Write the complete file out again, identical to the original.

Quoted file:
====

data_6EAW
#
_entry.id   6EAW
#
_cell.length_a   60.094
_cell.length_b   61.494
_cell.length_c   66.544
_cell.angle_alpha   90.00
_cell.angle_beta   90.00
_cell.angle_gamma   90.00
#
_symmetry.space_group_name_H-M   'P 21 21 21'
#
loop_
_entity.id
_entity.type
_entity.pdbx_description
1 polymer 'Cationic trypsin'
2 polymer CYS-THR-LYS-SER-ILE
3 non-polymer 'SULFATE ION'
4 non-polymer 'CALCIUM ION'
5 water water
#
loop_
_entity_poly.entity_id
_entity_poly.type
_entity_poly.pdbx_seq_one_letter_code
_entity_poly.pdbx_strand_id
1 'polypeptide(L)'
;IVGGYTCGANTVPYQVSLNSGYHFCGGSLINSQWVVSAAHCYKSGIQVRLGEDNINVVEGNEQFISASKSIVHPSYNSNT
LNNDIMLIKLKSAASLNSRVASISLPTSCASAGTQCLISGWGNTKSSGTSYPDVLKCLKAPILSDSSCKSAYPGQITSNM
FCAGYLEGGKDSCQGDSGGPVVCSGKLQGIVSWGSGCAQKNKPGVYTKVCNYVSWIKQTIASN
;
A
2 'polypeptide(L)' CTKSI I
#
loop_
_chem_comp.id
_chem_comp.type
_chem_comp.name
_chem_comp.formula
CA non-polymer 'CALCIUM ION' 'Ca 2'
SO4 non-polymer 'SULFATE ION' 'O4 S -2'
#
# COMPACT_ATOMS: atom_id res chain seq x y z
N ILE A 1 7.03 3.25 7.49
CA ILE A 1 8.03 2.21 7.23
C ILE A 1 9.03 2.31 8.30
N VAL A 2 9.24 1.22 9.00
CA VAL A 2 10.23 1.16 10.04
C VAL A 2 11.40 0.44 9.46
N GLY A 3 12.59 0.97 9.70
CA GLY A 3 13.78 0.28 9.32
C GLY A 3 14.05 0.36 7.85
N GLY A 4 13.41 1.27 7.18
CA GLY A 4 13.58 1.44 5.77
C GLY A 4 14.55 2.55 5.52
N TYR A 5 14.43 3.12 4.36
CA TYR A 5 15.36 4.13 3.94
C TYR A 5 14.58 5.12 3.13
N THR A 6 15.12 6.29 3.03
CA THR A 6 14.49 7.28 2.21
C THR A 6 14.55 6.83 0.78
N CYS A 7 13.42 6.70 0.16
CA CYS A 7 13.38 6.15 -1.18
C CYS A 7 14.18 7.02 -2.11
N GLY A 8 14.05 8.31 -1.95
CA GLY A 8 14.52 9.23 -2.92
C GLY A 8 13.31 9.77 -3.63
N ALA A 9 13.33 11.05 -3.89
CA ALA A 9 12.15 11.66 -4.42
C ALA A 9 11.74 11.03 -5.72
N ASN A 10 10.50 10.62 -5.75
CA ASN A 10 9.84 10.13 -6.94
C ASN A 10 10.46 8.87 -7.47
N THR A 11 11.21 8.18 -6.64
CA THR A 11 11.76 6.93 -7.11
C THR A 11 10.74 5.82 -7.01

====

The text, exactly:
data_6EAW
#
_entry.id   6EAW
#
_cell.length_a   60.094
_cell.length_b   61.494
_cell.length_c   66.544
_cell.angle_alpha   90.00
_cell.angle_beta   90.00
_cell.angle_gamma   90.00
#
_symmetry.space_group_name_H-M   'P 21 21 21'
#
loop_
_entity.id
_entity.type
_entity.pdbx_description
1 polymer 'Cationic trypsin'
2 polymer CYS-THR-LYS-SER-ILE
3 non-polymer 'SULFATE ION'
4 non-polymer 'CALCIUM ION'
5 water water
#
loop_
_entity_poly.entity_id
_entity_poly.type
_entity_poly.pdbx_seq_one_letter_code
_entity_poly.pdbx_strand_id
1 'polypeptide(L)'
;IVGGYTCGANTVPYQVSLNSGYHFCGGSLINSQWVVSAAHCYKSGIQVRLGEDNINVVEGNEQFISASKSIVHPSYNSNT
LNNDIMLIKLKSAASLNSRVASISLPTSCASAGTQCLISGWGNTKSSGTSYPDVLKCLKAPILSDSSCKSAYPGQITSNM
FCAGYLEGGKDSCQGDSGGPVVCSGKLQGIVSWGSGCAQKNKPGVYTKVCNYVSWIKQTIASN
;
A
2 'polypeptide(L)' CTKSI I
#
loop_
_chem_comp.id
_chem_comp.type
_chem_comp.name
_chem_comp.formula
CA non-polymer 'CALCIUM ION' 'Ca 2'
SO4 non-polymer 'SULFATE ION' 'O4 S -2'
#
# COMPACT_ATOMS: atom_id res chain seq x y z
N ILE A 1 7.03 3.25 7.49
CA ILE A 1 8.03 2.21 7.23
C ILE A 1 9.03 2.31 8.30
N VAL A 2 9.24 1.22 9.00
CA VAL A 2 10.23 1.16 10.04
C VAL A 2 11.40 0.44 9.46
N GLY A 3 12.59 0.97 9.70
CA GLY A 3 13.78 0.28 9.32
C GLY A 3 14.05 0.36 7.85
N GLY A 4 13.41 1.27 7.18
CA GLY A 4 13.58 1.44 5.77
C GLY A 4 14.55 2.55 5.52
N TYR A 5 14.43 3.12 4.36
CA TYR A 5 15.36 4.13 3.94
C TYR A 5 14.58 5.12 3.13
N THR A 6 15.12 6.29 3.03
CA THR A 6 14.49 7.28 2.21
C THR A 6 14.55 6.83 0.78
N CYS A 7 13.42 6.70 0.16
CA CYS A 7 13.38 6.15 -1.18
C CYS A 7 14.18 7.02 -2.11
N GLY A 8 14.05 8.31 -1.95
CA GLY A 8 14.52 9.23 -2.92
C GLY A 8 13.31 9.77 -3.63
N ALA A 9 13.33 11.05 -3.89
CA ALA A 9 12.15 11.66 -4.42
C ALA A 9 11.74 11.03 -5.72
N ASN A 10 10.50 10.62 -5.75
CA ASN A 10 9.84 10.13 -6.94
C ASN A 10 10.46 8.87 -7.47
N THR A 11 11.21 8.18 -6.64
CA THR A 11 11.76 6.93 -7.11
C THR A 11 10.74 5.82 -7.01